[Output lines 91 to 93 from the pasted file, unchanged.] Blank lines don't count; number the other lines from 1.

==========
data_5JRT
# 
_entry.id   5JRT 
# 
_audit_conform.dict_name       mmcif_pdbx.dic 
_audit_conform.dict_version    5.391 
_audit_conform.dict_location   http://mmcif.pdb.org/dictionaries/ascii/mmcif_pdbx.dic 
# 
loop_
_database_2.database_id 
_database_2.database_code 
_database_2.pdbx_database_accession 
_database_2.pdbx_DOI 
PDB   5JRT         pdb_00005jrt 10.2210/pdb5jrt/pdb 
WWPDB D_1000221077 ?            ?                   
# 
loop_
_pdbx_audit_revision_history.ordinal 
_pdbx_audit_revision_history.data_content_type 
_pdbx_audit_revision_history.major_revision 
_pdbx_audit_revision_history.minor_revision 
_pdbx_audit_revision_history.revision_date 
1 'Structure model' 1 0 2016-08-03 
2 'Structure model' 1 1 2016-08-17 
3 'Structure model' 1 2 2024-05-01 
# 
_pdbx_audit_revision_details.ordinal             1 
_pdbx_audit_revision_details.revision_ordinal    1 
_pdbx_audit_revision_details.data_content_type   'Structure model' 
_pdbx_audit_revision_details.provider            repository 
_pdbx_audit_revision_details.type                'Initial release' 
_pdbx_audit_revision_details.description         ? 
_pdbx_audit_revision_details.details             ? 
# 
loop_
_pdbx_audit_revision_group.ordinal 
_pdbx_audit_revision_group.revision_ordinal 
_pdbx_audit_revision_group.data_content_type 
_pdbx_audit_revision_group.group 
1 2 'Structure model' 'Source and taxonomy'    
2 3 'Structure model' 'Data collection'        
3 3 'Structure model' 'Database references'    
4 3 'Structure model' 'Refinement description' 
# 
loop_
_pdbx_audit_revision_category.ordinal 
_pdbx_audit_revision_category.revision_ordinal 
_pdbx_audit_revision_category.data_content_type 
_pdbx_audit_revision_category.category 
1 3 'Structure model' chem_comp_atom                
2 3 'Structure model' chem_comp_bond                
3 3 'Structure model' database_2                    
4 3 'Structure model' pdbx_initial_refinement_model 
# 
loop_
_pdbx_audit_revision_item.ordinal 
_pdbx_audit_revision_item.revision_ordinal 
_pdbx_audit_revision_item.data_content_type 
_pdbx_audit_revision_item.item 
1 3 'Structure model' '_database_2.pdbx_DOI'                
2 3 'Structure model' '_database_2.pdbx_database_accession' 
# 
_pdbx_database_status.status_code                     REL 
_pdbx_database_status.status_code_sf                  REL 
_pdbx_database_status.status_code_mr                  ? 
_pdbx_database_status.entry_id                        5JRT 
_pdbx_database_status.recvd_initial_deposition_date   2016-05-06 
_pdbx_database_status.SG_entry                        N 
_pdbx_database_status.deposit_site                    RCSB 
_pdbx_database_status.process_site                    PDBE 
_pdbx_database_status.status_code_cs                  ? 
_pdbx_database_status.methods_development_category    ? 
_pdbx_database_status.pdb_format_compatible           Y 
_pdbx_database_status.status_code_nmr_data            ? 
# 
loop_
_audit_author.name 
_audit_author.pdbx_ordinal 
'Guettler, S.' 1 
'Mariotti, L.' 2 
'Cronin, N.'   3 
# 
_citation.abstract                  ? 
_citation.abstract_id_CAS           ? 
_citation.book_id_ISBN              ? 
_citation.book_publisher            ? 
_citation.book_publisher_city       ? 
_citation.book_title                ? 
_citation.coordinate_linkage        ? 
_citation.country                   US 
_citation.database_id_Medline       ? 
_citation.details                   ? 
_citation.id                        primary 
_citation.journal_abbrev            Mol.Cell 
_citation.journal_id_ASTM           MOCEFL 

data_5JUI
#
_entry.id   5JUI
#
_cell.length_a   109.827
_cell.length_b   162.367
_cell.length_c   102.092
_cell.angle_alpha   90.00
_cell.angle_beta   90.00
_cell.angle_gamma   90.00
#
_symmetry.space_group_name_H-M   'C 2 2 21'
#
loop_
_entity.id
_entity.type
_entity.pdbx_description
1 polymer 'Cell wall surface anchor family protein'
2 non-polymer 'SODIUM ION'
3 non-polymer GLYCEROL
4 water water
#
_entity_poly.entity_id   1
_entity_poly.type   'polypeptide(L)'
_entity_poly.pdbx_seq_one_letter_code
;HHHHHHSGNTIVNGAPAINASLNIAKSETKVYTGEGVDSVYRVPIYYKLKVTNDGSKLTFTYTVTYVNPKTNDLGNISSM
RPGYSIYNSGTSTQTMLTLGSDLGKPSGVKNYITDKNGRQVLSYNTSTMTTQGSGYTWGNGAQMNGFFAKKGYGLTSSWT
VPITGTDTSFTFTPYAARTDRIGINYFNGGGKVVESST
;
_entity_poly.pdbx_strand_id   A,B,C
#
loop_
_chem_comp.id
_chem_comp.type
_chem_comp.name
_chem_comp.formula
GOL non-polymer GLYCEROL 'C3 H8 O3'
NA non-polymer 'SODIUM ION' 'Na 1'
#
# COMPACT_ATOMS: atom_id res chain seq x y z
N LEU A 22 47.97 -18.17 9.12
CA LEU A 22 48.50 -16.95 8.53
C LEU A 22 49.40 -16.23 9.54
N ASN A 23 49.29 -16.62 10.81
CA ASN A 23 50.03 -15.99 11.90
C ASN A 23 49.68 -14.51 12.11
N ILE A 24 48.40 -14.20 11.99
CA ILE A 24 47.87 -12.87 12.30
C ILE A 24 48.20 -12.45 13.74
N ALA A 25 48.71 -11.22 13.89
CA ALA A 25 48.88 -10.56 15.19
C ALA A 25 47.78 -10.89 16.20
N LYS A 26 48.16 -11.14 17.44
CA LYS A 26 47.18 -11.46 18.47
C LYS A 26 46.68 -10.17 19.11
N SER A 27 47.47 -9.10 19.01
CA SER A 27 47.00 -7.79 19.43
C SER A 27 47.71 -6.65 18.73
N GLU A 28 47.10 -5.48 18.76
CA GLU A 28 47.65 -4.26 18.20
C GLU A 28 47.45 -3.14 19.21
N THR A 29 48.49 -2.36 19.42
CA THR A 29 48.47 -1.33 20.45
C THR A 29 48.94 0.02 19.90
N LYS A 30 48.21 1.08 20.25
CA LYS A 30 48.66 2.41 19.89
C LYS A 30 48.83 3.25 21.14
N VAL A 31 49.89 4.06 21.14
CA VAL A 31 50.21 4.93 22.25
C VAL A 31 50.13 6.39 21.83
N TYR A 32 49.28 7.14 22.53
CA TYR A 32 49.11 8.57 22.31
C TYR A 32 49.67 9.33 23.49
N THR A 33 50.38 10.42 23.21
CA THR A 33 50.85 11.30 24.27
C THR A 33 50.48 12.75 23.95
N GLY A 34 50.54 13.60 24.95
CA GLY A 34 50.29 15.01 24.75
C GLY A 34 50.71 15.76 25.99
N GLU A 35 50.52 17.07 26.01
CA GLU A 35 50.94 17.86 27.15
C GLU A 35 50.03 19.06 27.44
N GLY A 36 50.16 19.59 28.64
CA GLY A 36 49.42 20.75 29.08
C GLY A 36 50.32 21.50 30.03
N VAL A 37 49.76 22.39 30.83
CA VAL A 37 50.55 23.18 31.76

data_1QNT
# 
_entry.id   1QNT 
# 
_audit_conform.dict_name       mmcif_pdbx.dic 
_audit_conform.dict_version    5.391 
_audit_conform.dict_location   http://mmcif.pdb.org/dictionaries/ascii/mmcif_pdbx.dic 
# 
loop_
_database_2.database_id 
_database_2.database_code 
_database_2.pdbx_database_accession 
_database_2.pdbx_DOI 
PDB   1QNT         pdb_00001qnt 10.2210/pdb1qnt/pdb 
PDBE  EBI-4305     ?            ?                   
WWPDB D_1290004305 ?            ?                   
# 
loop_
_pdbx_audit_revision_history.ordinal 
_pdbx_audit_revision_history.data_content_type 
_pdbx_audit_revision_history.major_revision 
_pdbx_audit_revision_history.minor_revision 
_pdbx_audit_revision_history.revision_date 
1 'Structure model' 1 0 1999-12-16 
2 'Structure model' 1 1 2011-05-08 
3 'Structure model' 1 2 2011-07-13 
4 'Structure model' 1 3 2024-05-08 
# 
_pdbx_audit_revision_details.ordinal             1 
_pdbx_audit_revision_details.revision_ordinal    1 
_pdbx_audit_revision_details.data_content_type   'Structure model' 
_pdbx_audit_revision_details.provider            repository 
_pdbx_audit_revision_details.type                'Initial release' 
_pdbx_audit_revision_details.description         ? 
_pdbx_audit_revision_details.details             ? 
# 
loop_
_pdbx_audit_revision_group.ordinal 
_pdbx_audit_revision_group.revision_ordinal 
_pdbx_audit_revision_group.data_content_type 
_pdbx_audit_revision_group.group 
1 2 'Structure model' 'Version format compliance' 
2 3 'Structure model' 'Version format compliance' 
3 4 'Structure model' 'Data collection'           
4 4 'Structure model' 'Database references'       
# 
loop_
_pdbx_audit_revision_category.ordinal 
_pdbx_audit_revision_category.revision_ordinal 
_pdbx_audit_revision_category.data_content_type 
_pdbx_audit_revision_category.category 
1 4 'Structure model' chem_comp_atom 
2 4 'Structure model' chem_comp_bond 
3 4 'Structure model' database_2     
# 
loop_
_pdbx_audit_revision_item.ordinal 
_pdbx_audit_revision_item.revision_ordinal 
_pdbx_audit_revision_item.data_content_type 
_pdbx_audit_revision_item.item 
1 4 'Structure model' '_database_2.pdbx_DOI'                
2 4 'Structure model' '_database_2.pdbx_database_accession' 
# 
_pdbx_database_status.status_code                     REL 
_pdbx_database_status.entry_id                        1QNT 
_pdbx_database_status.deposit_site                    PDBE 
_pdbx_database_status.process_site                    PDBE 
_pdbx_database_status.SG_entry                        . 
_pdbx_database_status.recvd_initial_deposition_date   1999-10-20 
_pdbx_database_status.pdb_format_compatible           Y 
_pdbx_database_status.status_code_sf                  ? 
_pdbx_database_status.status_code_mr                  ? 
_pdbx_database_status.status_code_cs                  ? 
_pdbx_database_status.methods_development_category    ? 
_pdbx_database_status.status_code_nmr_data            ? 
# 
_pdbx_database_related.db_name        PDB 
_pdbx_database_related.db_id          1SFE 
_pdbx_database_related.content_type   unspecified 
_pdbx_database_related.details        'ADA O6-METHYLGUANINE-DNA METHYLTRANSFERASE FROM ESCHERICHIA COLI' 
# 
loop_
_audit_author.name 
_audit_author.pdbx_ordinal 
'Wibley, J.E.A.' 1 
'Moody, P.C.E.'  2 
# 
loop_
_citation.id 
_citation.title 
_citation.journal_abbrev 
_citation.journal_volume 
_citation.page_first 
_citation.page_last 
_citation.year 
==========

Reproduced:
_citation.database_id_Medline       ? 
_citation.details                   ? 
_citation.id                        primary 